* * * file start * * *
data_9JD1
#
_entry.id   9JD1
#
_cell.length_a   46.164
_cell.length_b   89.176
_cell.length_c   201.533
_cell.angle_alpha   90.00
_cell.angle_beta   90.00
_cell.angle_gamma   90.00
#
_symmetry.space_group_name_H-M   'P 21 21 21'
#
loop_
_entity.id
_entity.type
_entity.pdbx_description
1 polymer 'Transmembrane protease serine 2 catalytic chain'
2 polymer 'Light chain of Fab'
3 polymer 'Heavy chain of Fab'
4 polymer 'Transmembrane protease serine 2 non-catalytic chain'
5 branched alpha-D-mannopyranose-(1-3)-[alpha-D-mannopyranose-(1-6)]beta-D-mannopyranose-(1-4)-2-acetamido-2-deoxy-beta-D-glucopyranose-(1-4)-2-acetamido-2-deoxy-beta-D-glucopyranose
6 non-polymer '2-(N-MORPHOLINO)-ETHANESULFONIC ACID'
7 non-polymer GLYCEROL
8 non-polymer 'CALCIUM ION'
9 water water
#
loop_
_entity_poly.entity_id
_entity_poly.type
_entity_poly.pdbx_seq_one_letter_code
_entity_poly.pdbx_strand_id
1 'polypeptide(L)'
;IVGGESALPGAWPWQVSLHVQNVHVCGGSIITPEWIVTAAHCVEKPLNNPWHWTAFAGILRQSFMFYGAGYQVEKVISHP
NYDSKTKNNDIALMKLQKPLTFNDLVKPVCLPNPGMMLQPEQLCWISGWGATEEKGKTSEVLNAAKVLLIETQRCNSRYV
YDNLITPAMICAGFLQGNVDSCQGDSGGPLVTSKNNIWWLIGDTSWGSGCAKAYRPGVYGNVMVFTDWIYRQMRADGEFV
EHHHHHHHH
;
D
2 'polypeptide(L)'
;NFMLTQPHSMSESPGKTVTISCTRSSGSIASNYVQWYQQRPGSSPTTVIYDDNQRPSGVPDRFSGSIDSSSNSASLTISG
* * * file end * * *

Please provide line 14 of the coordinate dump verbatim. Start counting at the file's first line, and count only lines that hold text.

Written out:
loop_